A novel by
300 pages, $14.95 cover price
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Five primary characters of Opening Arteries undergo varying blood ruptures. Adele Brower works as a marketing agent in Albuquerque, N.M. and lives with her fiancé, Reed Stegner. With his tapestries, his motorcycle, and his indifference to capitalism, Reed finds peace. When Adele suffers a head injury, however, Reed must hearken to social and financial rules he’d earlier smirked.
Across the country in Washington, D.C. is Jennie Lamont, Adele’s sister, who writes short stories about nurturing children when she is not actually nurturing her own children. She’s married to Jay, a corporate lawyer, who dwells on syndication, fly fishing, and himself, not necessarily in that order. In addition to Adele’s trauma, they face the fury of marital discord when Helen Henderson enters the scene. As her relationship with Jay develops, Helen has trouble figuring if a wedding ring is worth the weight of kids that comes with it.
Nietzsche wrote that “one must have chaos in one’s soul to give birth to a dancing star.” Opening Arteries attempts to mollify the chaos of these characters, to be a star that dances for the reader.
About The Author
Elizabeth McColl is a graduate of the University of Virginia, Duke Law School, and UNCC. She is currently an instructor at Central Piedmont Community College and at King’s College in Charlotte, North Carolina; enjoys reading, biking, and mothering three children. Her novel draws from experience: suffering a head injury and surviving with grit.
What if your life were altered irrevocably in a single moment? When Adele, a corporate marketing whiz who’s succeeded at every challenge ever handed her, suffers a brain injury in a biking accident, every aspect of her life must be rewoven. Her fiancé, Reed, a fiber artist, and her sister, Jennie, who is struggling with internal and external traumas of her own, are deeply affected as well. In Opening Arteries, Elizabeth McColl has created a rich, complex tapestry of interwoven characters and events and a study in the frailty – and the strength – of the human spirit and of the bonds between us.
–Maureen Ryan Griffin
The monitor in the second floor operating room of Albuquerque Medical Center was marking the space between heartbeats. Listening to every pulse, neurosurgeon Lawrence Tice leaned over the thirty-four year old woman. Her shaved head nestled into a padded horseshoe headrest, and an internal jugular catheter ran from her neck to a hanging blood bag. From the crow’s eye, she looked comfortable. She seemed asleep, lying still under starched cotton sheets. Even though her eyes were open, they didn’t move. They didn’t blink. They didn’t follow light. Her pupils were fixed.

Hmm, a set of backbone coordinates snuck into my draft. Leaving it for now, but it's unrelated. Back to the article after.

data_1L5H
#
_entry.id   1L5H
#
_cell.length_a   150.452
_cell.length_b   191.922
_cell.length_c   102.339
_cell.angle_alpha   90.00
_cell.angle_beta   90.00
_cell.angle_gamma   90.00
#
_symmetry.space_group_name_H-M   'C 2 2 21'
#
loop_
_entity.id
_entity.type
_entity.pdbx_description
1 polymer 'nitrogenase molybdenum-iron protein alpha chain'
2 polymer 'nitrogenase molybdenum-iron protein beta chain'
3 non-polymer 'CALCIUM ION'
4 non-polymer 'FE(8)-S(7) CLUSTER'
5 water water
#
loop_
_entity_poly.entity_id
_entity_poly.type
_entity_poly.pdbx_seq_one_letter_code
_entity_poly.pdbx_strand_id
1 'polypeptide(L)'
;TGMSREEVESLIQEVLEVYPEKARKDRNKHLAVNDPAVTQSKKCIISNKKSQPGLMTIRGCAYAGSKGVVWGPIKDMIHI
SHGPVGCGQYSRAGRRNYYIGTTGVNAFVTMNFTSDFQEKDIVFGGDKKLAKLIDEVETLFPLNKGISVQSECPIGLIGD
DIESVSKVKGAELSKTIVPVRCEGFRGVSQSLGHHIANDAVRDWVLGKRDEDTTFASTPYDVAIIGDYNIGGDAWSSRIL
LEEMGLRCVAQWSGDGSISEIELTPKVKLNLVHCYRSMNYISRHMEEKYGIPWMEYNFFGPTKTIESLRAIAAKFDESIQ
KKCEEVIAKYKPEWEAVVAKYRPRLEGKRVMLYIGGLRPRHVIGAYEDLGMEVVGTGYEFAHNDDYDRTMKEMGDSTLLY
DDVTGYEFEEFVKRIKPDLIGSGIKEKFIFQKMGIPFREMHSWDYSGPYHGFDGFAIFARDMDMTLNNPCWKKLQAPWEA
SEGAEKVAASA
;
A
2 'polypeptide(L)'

But Adele was not motionless. Or content. She was rioting. Her brain was in anarchy. Inside her skull, the blood vessels pounded, buffeting against bone rhythmically. To answer the expanding brain’s knock, the neurosurgeon turned a flap in the fascia of her bald scalp with a knife. He secured the flap with Children’s clips, exposing skull-a skull that clamored to be opened. Tice’s forearm muscled the small-bit drill into the bone four times, two at the top of her head and two more along its left side. Bone dust scattered. After irrigating the dust away from her forehead, the top of her head, and the headrest, Tice opened her skull with an electric saw, carving two lines, one that made a straight part-for any hair, if it had been there-and the other that chipped a capital “C” around her left ear. The saw’s teeth razored the bone, slicing it at mega-pixel speed. When electrocautery removed the bluish tissue and muscle surrounding her brain, subdural blood squirted out a happy red.
Her brain relaxed. Air pressure in the operating room relaxed, too. The doctor began to reconnect the craniotome with suture. “Need three more units of plasma,” he intoned to his assistant, who nodded and turned to retrieve the blood bags. Tice’s speech moved with a regular beat, as steady as the patient’s beeping heart monitor, but without lilt. Finishing up with the same steadiness with which he had started surgery, Dr. Tice pulled off his cap, mask, and gloves at the sink. He washed his hands for a full minute. To a nearby nurse he directed an iambic pentameter line, “I need the boyfriend in my office now.”